First Take Roberta Flack
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- 1Compared To What05:17
- 2Angelitos Negros06:57
- 3Our Ages Or Our Hearts06:11
- 4I Told Jesus06:10
- 5Hey, That's No Way To Say Goodbye04:09
- 6The First Time Ever I Saw Your Face05:23
- 7Tryin' Times05:09
- 8Ballad Of The Sad Young Men07:01
Info for First Take
Today marks the 45th anniversary of Roberta Flack’s chart-topping debut album, First Take, which first hit stores on June 20, 1969, but if you would’ve sworn it came out a few years later than that, that’s actually somewhat understandable, as it didn’t actually top the charts until April 29, 1972, well after the release of her third album, 1971’s Quiet Fire.
What took so long for the album to break big? Well, we can’t really answer that question, but we can tell you why it finally broke when it did: Clint Eastwood used the song “The First Time Ever I Saw Your Face” in his 1971 film, Play Misty for Me, resulting in the track finally being released as a single in the early months of 1972 and making its way to the top of the Billboard Hot 100 on April 15, where it remained until The Chi-Lites’ “Oh Girl” finally replaced it on May 27. Not too shabby, eh?
The album itself is pretty good, too, as it happens. The opening track, Flack’s cover of Gene McDaniels’ “Compared to What,” might not have set the charts on fire as the first single, but it’s a strong performance nonetheless, and it’s far from alone on First Take, which also features a stellar version of Leonard Cohen’s “Hey, That’s No Way to Say Goodbye.” Indeed, the album rates a full five stars in the All Music Guide, making it a must-hear for any fan of jazz and R&B.
„First Take is marked by the hushed, folkish accompaniment of 'The First Time Ever I Saw Your Face' and Leonard Cohen's 'Hey, That's No Way to Say Goodbye'. (Rolling Stone)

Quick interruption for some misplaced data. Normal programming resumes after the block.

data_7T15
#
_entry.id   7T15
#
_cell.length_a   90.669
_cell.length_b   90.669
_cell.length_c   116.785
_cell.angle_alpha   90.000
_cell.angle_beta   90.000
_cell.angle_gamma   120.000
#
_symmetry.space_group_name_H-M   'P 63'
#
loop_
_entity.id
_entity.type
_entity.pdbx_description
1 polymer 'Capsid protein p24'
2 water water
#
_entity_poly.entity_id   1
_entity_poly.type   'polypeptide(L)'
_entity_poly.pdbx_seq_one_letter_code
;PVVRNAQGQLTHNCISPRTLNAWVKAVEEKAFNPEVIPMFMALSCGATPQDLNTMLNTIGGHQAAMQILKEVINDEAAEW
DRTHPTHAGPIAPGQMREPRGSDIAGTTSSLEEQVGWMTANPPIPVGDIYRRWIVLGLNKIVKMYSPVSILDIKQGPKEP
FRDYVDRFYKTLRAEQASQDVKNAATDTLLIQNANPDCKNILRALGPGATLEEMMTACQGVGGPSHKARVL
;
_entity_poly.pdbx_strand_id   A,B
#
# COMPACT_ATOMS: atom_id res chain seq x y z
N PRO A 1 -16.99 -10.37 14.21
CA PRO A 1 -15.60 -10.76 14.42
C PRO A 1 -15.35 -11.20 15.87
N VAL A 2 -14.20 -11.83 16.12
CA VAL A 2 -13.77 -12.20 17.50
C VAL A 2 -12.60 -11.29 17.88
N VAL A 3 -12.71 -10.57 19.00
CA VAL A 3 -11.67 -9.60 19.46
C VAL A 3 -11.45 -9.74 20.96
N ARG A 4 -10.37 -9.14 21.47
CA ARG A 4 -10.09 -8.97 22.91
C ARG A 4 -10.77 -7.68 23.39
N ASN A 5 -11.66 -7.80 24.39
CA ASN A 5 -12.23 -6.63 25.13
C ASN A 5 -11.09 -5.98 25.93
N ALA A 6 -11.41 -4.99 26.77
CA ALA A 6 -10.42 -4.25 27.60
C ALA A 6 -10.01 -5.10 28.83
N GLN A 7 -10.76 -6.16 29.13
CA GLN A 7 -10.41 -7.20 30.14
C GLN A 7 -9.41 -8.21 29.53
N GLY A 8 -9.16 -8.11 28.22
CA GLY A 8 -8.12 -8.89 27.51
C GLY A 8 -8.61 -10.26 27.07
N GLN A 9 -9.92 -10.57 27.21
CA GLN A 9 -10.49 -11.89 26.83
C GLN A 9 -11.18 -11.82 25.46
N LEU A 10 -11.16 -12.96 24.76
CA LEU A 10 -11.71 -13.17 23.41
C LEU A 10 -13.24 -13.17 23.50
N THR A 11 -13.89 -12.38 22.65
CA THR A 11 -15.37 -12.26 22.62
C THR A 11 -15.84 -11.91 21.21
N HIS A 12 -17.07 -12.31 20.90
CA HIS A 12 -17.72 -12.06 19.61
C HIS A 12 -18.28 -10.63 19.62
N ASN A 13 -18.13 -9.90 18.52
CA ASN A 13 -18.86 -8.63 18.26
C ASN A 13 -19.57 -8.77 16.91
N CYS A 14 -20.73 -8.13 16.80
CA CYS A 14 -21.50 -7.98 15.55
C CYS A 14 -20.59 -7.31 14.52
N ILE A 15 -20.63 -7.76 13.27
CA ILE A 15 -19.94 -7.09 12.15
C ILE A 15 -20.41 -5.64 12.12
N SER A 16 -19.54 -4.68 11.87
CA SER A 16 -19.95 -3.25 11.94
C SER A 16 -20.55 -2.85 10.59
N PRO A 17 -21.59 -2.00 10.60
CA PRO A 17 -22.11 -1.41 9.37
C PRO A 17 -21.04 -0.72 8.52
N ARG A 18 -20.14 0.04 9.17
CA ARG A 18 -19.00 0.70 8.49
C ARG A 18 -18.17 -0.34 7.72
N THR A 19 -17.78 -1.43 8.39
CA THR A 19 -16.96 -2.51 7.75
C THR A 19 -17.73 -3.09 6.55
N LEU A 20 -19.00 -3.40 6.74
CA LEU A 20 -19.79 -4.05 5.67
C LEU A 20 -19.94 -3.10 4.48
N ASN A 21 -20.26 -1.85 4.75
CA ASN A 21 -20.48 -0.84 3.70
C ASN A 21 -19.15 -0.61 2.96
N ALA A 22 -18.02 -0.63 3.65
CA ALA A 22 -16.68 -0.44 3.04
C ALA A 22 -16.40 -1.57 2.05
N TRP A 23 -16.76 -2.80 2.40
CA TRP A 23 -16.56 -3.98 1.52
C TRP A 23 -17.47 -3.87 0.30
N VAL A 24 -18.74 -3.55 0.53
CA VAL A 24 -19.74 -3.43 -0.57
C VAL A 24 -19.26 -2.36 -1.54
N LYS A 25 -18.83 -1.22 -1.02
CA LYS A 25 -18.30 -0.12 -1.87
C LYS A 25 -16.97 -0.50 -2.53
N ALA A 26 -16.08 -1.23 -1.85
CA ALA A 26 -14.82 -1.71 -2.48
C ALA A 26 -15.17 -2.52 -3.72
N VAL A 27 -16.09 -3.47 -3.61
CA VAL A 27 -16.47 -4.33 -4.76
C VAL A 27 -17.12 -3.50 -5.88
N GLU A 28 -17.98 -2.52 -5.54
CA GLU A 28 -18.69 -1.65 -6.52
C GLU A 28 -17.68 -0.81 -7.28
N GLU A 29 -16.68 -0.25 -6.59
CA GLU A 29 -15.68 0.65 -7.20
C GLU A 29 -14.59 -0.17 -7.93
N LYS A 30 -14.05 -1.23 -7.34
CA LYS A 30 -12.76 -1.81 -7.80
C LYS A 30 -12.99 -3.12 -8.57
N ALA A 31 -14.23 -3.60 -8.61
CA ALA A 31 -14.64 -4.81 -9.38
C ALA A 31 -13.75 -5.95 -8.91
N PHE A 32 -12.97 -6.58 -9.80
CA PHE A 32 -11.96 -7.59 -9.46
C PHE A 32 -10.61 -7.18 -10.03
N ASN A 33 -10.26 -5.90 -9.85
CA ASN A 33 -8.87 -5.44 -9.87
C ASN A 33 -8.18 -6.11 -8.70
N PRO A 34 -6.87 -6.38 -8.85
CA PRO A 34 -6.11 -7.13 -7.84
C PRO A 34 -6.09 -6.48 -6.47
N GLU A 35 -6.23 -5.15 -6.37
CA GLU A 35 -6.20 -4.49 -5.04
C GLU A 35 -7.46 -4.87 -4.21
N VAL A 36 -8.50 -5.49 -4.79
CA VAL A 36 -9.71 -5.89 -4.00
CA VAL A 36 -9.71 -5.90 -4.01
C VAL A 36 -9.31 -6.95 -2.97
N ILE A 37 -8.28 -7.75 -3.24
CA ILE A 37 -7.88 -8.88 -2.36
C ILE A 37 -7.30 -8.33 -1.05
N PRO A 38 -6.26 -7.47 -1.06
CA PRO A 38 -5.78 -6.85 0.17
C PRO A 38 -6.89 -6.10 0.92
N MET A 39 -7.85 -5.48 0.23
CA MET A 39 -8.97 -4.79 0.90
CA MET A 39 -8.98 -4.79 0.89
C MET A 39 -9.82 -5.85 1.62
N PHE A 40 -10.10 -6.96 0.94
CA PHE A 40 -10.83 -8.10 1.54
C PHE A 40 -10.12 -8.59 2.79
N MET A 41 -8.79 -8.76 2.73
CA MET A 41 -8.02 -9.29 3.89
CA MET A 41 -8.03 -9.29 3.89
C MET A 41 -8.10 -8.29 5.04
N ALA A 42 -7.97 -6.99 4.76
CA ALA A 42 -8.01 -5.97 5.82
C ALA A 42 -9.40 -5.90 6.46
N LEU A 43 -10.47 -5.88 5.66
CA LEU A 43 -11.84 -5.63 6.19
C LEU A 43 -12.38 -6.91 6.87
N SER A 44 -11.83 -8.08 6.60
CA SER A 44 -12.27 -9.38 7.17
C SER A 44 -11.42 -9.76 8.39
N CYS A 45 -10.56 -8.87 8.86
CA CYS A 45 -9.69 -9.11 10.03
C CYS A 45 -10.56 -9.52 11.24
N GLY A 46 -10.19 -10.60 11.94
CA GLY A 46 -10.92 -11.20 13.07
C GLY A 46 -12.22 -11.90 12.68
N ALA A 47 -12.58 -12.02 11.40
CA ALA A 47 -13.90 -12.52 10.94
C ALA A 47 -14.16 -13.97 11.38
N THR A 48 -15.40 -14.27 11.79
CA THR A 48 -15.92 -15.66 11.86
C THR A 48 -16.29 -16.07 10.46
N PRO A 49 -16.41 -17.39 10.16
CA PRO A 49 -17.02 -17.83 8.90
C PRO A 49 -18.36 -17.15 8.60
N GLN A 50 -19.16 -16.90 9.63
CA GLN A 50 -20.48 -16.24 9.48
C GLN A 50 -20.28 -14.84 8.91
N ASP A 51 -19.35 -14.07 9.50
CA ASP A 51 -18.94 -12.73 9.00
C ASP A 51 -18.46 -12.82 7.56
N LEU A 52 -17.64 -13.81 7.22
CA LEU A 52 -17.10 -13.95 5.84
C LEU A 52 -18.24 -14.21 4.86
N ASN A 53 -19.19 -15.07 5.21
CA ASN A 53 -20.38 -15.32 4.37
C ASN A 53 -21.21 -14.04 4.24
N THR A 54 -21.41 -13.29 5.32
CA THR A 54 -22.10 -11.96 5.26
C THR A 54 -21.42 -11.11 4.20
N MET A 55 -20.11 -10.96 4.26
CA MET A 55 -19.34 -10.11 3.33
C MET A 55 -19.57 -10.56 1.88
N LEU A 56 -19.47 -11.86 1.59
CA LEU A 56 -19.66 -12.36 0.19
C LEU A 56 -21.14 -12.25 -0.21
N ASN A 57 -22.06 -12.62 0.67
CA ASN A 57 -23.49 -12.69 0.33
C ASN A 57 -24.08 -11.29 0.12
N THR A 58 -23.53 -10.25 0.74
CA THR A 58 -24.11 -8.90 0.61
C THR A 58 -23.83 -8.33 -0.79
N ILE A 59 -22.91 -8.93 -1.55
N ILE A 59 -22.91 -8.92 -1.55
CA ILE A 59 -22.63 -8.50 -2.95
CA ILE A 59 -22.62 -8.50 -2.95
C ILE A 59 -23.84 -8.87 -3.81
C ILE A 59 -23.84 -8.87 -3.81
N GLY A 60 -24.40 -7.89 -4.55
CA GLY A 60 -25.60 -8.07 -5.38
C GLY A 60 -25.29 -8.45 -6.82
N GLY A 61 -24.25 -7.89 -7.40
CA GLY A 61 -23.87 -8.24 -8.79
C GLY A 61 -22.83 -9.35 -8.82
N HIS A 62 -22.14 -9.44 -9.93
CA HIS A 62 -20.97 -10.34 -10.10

Roberta Flack, piano, vocals
Bucky Pizzarelli, guitars
Ron Carter, bass
Ray Lucas, drums, percussion
Seldon Powell, saxophone
Frank Wess, saxophone
Charles McCracken, cello
George Ricci, cello
Benny Powell, trombone
Jimmy Nottingham, trumpet
Joe Newman, trumpet
Emanuel Green, violin
Gene Orloff, violin
Alfred Brown, viola
Selwart Clarke, viola
Theodore Israel, viola
William Fischer, horn & string arrangements, string conducting
Recorded on February 24–26, 1969 at the Atlantic Recording Studios, New York, NY
Recorded and engineered by William Arit
Mixed by Bob Liftin
Produced by Joel Dorn
Internationally hailed as one of the greatest songstresses of our time, GRAMMY Award winning Roberta Flack remains unparalleled in her ability to tell a story through her music. Her songs bring insight into our lives, loves, culture and politics, while effortlessly traversing a broad musical landscape from pop to soul to folk to jazz.
Classically trained on the piano from an early age, Ms. Flack received a music scholarship at age 15 to attend Howard University. Discovered while singing at the Washington, DC nightclub Mr. Henry's by jazz musician Les McCann, she was promptly signed to Atlantic With a string of hits, including, The First Time Ever I Saw Your Face, Where Is the Love (a duet with former Howard University classmate Donny Hathaway), Killing Me Softly With His Song, Feel Like Makin' Love, The Closer I Get to You, Tonight I Celebrate My Love, and Set the Night to Music, Ms. Flack has built a musical legacy. In 1999, she aptly received a Star on Hollywood's legendary Walk of Fame.
Roberta is currently involved with a very exciting studio venture — an interpretive album of Beatles' classics.
She regularly plays to appreciative audiences around the world, and had the pleasure of appearing recently with the National Symphony Orchestra in Washington DC, conducted by Marvin Hamlisch. In February 2009, Ms. Flack performed with critically acclaimed orchestras in Australia, including the Melbourne, Queensland, Adelaide, Tasmanian, West Australian and Sydney Symphonies.
Very active as a humanitarian and mentor, Ms. Flack founded the Roberta Flack School of Music at the Hyde Leadership Charter School in the Bronx, providing an innovative and inspiring music education program to underprivileged students free of charge.
This album contains no booklet.